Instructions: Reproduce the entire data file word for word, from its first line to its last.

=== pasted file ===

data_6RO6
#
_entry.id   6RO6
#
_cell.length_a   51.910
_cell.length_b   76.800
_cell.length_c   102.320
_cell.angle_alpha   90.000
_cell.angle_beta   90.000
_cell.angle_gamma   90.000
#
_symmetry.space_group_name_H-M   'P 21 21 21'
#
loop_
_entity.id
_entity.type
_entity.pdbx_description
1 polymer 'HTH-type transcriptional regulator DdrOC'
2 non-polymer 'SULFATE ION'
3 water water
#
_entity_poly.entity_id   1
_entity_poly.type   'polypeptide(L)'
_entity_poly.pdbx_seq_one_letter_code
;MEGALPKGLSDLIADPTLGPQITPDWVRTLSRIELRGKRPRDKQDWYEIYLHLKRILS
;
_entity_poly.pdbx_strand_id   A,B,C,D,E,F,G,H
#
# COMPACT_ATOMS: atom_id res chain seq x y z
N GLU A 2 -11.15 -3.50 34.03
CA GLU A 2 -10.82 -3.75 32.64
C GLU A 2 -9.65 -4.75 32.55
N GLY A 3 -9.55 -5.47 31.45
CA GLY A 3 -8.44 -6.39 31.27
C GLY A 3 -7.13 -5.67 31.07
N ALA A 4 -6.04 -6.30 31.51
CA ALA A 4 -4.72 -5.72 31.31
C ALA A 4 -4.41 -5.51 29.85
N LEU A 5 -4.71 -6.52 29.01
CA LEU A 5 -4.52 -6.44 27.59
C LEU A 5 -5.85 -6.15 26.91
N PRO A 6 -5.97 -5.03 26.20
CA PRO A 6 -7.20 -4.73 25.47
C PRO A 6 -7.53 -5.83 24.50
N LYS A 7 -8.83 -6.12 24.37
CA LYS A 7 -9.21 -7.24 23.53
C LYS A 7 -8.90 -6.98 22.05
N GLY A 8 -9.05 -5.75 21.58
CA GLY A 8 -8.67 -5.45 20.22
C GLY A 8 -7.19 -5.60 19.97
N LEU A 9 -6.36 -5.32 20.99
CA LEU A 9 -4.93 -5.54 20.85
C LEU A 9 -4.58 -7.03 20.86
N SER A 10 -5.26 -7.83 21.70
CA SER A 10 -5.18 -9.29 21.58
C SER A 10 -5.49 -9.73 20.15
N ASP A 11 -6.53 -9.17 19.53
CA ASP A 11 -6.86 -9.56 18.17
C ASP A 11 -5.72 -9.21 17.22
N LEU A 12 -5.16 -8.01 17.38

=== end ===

data_6RO6
#
_entry.id   6RO6
#
_cell.length_a   51.910
_cell.length_b   76.800
_cell.length_c   102.320
_cell.angle_alpha   90.000
_cell.angle_beta   90.000
_cell.angle_gamma   90.000
#
_symmetry.space_group_name_H-M   'P 21 21 21'
#
loop_
_entity.id
_entity.type
_entity.pdbx_description
1 polymer 'HTH-type transcriptional regulator DdrOC'
2 non-polymer 'SULFATE ION'
3 water water
#
_entity_poly.entity_id   1
_entity_poly.type   'polypeptide(L)'
_entity_poly.pdbx_seq_one_letter_code
;MEGALPKGLSDLIADPTLGPQITPDWVRTLSRIELRGKRPRDKQDWYEIYLHLKRILS
;
_entity_poly.pdbx_strand_id   A,B,C,D,E,F,G,H
#
# COMPACT_ATOMS: atom_id res chain seq x y z
N GLU A 2 -11.15 -3.50 34.03
CA GLU A 2 -10.82 -3.75 32.64
C GLU A 2 -9.65 -4.75 32.55
N GLY A 3 -9.55 -5.47 31.45
CA GLY A 3 -8.44 -6.39 31.27
C GLY A 3 -7.13 -5.67 31.07
N ALA A 4 -6.04 -6.30 31.51
CA ALA A 4 -4.72 -5.72 31.31
C ALA A 4 -4.41 -5.51 29.85
N LEU A 5 -4.71 -6.52 29.01
CA LEU A 5 -4.52 -6.44 27.59
C LEU A 5 -5.85 -6.15 26.91
N PRO A 6 -5.97 -5.03 26.20
CA PRO A 6 -7.20 -4.73 25.47
C PRO A 6 -7.53 -5.83 24.50
N LYS A 7 -8.83 -6.12 24.37
CA LYS A 7 -9.21 -7.24 23.53
C LYS A 7 -8.90 -6.98 22.05
N GLY A 8 -9.05 -5.75 21.58
CA GLY A 8 -8.67 -5.45 20.22
C GLY A 8 -7.19 -5.60 19.97
N LEU A 9 -6.36 -5.32 20.99
CA LEU A 9 -4.93 -5.54 20.85
C LEU A 9 -4.58 -7.03 20.86
N SER A 10 -5.26 -7.83 21.70
CA SER A 10 -5.18 -9.29 21.58
C SER A 10 -5.49 -9.73 20.15
N ASP A 11 -6.53 -9.17 19.53
CA ASP A 11 -6.86 -9.56 18.17
C ASP A 11 -5.72 -9.21 17.22
N LEU A 12 -5.16 -8.01 17.38